Swing Trading Options Strategies
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Options strategies can favor movements in the underlying that are bullish, bearish or neutral. In the case of neutral strategies, they can be further classified into those that are bullish on volatility and those that are bearish on volatility. Bullish options strategies are employed when the options trader expects the underlying stock price to move upwards.
Bearish options strategies are the mirror image of bullish strategies. They are employed when the options trader expects the underlying stock price to move downwards. A bull call spread is constructed by buying a call option with a low exercise price Kand selling another call option with a higher exercise price.
Often the call with the lower exercise price will be at-the-money while the call with the higher exercise price is out-of-the-money. Both calls must have the same underlying security and expiration month. Furthermore, assume it is a standard option, meaning every option contract controls shares. A bull put spread is constructed by selling higher striking in-the-money put options and buying the same number of lower striking in-the-money put options on the same underlying security with the same expiration date.
The options trader employing this strategy hopes that the price of the underlying security goes up far enough such that the written put options expire worthless. Furthermore, assume again that it is a standard option, meaning every option contract controls shares. Neutral strategies in options trading are employed when the options trader does not know whether the underlying stock price will rise or fall.
Also known as non-directional strategies, they are so named because the potential to profit does not depend on whether directional volatility trading option strategies books underlying stock price will go upwards or downwards. Rather, the correct neutral strategy to employ depends on the expected volatility of the underlying stock price.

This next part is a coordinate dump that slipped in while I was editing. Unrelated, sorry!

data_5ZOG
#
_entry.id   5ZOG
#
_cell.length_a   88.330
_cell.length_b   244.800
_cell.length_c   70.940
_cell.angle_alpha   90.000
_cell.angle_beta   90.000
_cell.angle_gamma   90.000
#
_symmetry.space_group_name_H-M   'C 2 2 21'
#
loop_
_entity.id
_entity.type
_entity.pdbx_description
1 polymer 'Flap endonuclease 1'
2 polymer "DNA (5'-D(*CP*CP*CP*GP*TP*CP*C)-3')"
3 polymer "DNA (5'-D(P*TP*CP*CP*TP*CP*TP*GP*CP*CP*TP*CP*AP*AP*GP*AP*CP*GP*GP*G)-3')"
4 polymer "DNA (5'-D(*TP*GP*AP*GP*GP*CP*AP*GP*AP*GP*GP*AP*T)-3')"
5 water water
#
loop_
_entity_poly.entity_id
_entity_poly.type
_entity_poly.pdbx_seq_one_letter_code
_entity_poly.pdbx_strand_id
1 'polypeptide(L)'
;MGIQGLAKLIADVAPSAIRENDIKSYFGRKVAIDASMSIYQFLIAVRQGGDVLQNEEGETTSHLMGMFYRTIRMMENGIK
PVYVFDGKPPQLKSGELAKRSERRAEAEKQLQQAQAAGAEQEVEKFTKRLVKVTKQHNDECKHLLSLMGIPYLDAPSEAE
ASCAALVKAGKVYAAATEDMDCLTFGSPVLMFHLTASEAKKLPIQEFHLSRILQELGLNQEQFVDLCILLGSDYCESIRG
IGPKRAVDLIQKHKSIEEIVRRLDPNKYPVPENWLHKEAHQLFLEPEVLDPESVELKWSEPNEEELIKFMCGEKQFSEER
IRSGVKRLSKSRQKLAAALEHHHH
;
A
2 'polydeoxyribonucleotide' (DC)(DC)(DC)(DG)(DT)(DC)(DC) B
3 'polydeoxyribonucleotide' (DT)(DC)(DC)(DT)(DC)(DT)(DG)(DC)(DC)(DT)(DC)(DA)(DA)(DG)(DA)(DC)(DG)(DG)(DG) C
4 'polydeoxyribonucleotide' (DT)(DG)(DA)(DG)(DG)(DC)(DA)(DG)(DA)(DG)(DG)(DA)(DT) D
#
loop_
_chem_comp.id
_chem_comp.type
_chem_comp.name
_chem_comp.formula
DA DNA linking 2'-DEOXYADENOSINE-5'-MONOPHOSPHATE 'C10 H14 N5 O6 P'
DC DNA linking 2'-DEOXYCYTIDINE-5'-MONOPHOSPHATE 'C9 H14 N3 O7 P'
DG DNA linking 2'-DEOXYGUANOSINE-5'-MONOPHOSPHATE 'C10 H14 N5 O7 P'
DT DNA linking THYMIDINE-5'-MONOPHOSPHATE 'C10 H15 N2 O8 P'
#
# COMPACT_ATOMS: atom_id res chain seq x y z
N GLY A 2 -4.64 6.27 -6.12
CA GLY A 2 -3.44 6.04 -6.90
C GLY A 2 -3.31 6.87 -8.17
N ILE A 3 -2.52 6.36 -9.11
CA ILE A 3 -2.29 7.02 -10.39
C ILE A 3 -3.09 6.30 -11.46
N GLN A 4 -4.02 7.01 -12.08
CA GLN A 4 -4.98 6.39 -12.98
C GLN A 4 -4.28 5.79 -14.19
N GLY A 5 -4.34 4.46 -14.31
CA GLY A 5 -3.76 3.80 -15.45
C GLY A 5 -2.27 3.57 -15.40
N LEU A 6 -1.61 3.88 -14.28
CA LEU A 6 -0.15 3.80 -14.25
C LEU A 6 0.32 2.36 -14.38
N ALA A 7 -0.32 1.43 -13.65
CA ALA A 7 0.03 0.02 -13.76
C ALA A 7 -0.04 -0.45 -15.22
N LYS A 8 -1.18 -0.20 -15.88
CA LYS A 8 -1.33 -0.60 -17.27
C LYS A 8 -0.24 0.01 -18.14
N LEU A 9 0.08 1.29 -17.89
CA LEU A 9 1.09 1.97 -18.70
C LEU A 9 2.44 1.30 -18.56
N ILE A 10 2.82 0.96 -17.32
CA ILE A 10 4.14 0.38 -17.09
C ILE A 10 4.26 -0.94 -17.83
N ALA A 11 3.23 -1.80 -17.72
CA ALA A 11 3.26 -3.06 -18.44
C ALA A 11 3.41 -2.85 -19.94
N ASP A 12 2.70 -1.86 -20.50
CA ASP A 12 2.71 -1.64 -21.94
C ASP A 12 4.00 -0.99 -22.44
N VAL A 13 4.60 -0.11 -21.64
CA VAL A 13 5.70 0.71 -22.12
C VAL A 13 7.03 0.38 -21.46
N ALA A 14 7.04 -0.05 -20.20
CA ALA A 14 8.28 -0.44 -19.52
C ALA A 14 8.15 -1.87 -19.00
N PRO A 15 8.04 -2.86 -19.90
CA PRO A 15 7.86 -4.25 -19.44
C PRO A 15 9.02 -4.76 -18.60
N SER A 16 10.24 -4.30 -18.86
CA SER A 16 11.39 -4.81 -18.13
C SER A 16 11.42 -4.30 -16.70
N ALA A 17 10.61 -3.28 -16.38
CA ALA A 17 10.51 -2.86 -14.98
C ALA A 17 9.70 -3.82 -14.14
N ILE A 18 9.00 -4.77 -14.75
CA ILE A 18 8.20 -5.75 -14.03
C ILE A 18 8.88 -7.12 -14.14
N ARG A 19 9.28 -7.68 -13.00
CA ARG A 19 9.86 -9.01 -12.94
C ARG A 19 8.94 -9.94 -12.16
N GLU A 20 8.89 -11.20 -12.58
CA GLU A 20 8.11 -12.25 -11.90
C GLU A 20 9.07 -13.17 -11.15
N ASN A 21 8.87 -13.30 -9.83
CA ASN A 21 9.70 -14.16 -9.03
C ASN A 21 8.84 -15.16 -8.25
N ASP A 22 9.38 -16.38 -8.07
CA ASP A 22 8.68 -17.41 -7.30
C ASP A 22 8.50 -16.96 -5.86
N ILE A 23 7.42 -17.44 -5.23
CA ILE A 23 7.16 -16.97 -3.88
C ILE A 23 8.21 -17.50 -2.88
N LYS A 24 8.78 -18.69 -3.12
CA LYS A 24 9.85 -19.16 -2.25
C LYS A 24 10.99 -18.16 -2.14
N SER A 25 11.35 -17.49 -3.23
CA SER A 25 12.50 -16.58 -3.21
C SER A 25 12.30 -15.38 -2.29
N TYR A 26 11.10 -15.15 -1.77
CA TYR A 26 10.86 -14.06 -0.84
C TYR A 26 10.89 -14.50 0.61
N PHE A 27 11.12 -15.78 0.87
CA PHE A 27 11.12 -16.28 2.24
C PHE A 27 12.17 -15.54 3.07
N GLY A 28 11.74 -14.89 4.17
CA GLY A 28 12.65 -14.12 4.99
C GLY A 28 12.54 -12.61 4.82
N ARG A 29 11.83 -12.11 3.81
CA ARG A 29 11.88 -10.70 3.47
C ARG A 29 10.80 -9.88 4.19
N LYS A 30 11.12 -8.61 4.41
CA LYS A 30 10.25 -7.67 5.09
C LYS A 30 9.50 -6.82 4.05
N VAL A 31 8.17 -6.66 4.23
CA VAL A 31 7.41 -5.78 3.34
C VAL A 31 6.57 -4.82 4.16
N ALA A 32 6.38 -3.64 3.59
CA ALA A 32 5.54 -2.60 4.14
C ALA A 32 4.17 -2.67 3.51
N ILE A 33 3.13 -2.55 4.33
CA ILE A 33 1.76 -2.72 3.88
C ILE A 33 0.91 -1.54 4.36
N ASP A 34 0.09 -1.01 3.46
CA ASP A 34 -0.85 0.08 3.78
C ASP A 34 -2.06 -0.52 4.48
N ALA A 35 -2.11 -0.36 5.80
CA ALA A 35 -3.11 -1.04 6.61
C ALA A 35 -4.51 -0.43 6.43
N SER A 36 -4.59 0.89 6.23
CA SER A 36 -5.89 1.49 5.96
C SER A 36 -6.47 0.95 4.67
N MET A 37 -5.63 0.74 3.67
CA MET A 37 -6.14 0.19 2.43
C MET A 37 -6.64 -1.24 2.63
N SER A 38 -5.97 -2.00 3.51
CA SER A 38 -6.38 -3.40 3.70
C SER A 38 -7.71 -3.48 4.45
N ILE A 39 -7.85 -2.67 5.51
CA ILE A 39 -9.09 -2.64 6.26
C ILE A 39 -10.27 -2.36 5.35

Neutral trading strategies that are bullish on volatility profit when the underlying directional volatility trading option strategies books price experiences directional volatility trading option strategies books moves upwards or downwards.
They include the long straddle, long strangle, short condor and short butterfly. Neutral trading strategies that are bearish on volatility profit when the underlying stock price experiences little or no movement.
Such strategies include the short straddle, short strangle, ratio spreads, long condor and long butterfly. In finance, a butterfly is a limited risk, non-directional options strategy that is designed to have a large probability of earning a small limited profit when the future volatility of the underlying is expected to be different from the implied volatility.
A long butterfly position will make profit if the future volatility is lower than the implied volatility. A short butterfly position will make profit if the future volatility is higher than the implied volatility. A short butterfly options strategy consists of the same options as a long butterfly.
However all the long option positions are short and all the short directional volatility trading option strategies books positions are long. The double option position in the middle is called the body, while the two other positions are called the wings. The option strategy where the middle two positions have different strike price is known as an Iron condor. From Wikibooks, open books for an open world. Retrieved from " https: Views Read Edit View history. Policies and guidelines Contact us.